Are You Using the Right Online Brokerage?

Ask yourself these questions to see if you're saving as much as possible.

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Investors these days are overwhelmed with options when it comes to picking the best online investing account. Should you go with the company offering a flashy sign-up bonus, the one with the cute ads on TV, or the deep discounter toting free trades?

Since most retail investors only have a couple of brokerage accounts where they manage their investments, it matters that you’ve picked the best online brokers for your needs so you can save money while optimizing for your stock trading needs down the line.

To help investors sort out the small print, let’s break down the most important steps you can take to determine if you’re using the right account for your needs. By asking yourself these three questions, you can determine if you’re using the best account possible to save yourself a lot of money and headache later on:

1. How many trades do I make a month (or year)? Take a look at your recent brokerage statements—the numbers might surprise you. If you trade more or less than you thought you did, or you’ve never paid much attention to your investing behavior, you’ll want to double-check how much you’re being charged each time you place an order to buy or sell.

If you are an active trader, you want an account that charges you as low a price per stock trade as possible. If you are an infrequent trader, you want to make sure you aren’t being charged any inactivity fees or other hidden charges for services you don’t use.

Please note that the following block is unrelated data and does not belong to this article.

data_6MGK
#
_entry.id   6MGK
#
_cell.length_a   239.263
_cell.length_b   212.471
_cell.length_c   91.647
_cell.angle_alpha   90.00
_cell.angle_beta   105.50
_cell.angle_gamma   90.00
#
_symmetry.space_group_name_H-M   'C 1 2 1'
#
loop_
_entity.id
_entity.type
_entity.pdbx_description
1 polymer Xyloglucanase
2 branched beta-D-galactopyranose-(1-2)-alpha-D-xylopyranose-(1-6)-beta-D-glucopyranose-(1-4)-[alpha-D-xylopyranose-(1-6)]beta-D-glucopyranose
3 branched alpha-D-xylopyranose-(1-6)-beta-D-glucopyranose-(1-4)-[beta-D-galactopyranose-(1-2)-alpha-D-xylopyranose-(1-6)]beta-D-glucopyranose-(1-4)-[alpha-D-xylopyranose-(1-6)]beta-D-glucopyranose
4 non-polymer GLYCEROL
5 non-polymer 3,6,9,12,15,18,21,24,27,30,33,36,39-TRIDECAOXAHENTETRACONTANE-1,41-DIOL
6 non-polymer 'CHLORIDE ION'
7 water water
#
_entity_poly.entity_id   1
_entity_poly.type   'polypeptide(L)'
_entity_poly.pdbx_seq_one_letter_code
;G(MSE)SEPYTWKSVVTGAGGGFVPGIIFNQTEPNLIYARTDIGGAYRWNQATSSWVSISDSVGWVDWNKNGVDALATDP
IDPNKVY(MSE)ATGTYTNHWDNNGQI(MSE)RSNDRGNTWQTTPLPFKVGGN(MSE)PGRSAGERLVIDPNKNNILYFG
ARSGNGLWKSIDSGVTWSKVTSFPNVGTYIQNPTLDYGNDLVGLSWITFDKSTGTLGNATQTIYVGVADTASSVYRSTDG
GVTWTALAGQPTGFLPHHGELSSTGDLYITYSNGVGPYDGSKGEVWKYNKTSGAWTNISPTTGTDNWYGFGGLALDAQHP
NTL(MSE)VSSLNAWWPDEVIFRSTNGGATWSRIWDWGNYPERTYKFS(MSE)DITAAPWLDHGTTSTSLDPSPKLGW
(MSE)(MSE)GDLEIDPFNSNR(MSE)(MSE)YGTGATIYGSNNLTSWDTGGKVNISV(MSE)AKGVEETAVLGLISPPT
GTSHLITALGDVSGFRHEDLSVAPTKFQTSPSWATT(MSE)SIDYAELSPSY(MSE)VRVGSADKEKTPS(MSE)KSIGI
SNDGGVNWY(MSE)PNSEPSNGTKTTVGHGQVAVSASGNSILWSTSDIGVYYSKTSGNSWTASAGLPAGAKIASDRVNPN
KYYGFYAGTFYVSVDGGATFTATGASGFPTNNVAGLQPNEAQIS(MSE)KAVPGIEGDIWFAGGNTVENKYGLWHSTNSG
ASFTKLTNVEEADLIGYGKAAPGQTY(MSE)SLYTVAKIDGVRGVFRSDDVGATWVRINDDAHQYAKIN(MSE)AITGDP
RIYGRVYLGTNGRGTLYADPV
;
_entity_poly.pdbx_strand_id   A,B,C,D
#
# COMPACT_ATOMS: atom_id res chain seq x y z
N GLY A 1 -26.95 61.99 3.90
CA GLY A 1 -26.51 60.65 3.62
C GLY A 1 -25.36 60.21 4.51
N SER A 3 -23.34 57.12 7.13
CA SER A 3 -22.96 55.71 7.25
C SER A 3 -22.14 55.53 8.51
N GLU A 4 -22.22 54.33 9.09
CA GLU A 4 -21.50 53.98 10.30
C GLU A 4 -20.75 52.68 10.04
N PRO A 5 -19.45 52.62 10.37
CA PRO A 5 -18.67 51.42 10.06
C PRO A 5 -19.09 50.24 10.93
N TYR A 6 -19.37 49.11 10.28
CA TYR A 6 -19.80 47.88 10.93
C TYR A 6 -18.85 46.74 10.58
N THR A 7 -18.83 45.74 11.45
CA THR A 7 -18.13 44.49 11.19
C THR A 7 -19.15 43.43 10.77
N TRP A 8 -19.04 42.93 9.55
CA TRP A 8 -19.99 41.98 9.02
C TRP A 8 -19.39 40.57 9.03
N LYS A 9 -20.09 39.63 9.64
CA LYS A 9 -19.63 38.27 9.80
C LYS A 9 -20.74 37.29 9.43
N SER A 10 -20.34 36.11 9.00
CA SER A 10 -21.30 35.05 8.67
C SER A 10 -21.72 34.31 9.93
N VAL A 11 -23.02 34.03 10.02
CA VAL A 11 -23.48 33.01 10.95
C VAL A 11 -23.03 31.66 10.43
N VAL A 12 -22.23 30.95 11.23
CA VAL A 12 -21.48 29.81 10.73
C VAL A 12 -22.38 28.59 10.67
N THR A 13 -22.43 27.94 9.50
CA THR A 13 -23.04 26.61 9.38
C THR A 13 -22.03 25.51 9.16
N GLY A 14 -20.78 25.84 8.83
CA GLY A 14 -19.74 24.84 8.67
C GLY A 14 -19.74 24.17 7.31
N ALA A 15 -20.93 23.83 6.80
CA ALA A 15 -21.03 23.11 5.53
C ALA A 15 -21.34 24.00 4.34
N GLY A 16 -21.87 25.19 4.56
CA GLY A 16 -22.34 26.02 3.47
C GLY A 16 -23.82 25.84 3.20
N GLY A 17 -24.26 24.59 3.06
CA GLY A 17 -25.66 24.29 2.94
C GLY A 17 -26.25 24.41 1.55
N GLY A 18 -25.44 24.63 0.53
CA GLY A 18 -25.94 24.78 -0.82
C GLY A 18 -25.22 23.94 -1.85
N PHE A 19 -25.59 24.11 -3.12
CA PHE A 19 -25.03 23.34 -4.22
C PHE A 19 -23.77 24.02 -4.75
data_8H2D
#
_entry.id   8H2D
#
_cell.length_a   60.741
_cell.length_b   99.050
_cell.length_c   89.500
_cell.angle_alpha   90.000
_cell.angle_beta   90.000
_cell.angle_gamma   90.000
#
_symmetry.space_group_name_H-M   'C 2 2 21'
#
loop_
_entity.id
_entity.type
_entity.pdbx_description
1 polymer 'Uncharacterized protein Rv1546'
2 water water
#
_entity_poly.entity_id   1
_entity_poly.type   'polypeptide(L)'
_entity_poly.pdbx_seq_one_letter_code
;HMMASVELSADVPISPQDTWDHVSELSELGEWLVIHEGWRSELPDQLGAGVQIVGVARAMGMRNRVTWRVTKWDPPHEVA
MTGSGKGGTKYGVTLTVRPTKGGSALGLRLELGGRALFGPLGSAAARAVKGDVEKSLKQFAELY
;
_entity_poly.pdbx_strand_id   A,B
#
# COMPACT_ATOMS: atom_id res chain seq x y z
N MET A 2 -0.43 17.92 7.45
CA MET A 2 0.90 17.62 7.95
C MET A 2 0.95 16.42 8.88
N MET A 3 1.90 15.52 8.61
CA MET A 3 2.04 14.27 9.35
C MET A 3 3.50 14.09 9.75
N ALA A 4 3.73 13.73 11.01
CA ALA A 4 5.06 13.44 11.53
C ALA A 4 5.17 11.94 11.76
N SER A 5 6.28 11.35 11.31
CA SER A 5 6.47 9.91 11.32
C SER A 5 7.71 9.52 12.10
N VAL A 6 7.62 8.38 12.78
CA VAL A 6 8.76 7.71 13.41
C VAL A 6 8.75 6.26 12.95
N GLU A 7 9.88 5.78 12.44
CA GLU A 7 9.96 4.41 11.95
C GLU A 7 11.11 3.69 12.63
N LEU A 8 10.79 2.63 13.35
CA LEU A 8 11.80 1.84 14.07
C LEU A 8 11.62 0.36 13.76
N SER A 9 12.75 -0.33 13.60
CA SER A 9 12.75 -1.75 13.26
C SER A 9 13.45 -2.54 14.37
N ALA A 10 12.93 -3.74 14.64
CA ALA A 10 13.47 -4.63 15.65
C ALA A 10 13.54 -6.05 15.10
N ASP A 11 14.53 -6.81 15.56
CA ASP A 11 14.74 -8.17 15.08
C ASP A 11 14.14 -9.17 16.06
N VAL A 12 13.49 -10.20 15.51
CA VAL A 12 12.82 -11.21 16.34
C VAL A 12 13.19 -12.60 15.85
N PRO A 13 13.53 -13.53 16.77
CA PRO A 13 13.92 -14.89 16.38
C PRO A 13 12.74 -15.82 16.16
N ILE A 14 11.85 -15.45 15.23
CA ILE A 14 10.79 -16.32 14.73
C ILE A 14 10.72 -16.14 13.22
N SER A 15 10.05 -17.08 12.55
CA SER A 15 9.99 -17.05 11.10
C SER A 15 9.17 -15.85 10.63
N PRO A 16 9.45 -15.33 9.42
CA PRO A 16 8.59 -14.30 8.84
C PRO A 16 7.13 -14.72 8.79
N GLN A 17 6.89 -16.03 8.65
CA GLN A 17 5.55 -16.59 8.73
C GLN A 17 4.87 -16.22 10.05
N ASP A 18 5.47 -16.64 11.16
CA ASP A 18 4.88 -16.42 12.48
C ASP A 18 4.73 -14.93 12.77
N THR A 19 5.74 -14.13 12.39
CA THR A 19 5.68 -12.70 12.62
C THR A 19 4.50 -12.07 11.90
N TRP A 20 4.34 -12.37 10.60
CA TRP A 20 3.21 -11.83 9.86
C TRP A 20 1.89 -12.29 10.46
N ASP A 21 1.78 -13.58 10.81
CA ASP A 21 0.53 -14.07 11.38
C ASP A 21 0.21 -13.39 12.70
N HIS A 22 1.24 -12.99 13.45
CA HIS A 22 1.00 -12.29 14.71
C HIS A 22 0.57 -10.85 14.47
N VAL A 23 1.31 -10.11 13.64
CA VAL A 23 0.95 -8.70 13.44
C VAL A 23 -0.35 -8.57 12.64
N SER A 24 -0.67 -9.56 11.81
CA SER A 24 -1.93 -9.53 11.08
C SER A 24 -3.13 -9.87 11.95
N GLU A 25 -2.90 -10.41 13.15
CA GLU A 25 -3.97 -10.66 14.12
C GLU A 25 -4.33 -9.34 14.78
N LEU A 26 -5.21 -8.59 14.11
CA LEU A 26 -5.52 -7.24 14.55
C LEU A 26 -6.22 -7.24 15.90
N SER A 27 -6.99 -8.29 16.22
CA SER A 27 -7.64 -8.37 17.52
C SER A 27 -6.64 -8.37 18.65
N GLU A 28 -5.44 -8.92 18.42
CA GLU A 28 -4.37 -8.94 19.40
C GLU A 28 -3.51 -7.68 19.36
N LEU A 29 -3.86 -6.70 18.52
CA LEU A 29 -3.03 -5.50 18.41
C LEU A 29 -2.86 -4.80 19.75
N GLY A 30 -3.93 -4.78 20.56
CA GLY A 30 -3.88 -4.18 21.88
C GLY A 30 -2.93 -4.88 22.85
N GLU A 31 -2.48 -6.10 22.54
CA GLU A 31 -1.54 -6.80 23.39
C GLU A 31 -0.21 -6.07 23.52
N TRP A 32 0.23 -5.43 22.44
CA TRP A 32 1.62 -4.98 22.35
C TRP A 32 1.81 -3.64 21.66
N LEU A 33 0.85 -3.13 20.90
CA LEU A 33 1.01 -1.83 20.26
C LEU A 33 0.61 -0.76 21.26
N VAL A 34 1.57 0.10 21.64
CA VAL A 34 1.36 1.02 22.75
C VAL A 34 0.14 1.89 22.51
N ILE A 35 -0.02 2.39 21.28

While over 17 million investors have accounts at the three largest online brokerages—Schwab, eTrade, and TD Ameritrade—their financial filings reveal their average customer executes less than two trades per month. For the majority of users, this means they could be saving money on unnecessary fees—to the tune of over $1.8 billion total per year—by investing elsewhere.

2. Am I aware of the hidden fees and costs? As with many financial decisions you make, the devil is in the details.

Although it’s important to have a sense of how much trading you actually do on a monthly and yearly basis, the price of a stock trade is by no means the only calculation that should go into your assessment of the best brokerage account.

Be sure to incorporate these additional criteria into your ultimate decision:

• What will the total monthly cost of this account be, based on my investing behavior?

• What is the minimum initial balance needed to open this account, and what will I need to maintain in it over time?

• Is there an ongoing sign-up promotion, and what will the prices become once this promotion ends?

• What other account fees are associated with this account?

If anything, by fixating solely on the per-trade price sticker, you might be missing hidden fees and costs that will pop up later.

3. Do I want extra goodies and fancy tools? Just like any bank or credit card company, online brokers attempt to set themselves apart from the crowd of competitors by offering unique features, promos, tools, and add-ons.

The real question is which of these extra investing tools will you actually need?

There’s no point in paying more for something—either in the upfront costs or for an additional charge—you’ll never actually use. Look carefully to see if you plan on using any of the following, then crosscheck your wish list with your online brokerage’s offerings to make sure you’re paying for what you’re getting, and no more:

• Real-time trades

• Automated orders by phone

24/7 customer service

• Research reports

• Data analysis software

• Physical locations

• Mobile access

• Debit card

The list goes on, but the evidence is clear: Most retail investors don’t use all of these features, so they shouldn’t be paying too much for them either.

The bottom line: If you find you could be saving money or getting better service elsewhere, you’d be better off transferring your funds.

Susan Lyon is a senior strategy analyst for NerdWallet Investing, a financial literacy website dedicated to empowering consumers to make better financial decisions in investing and money management.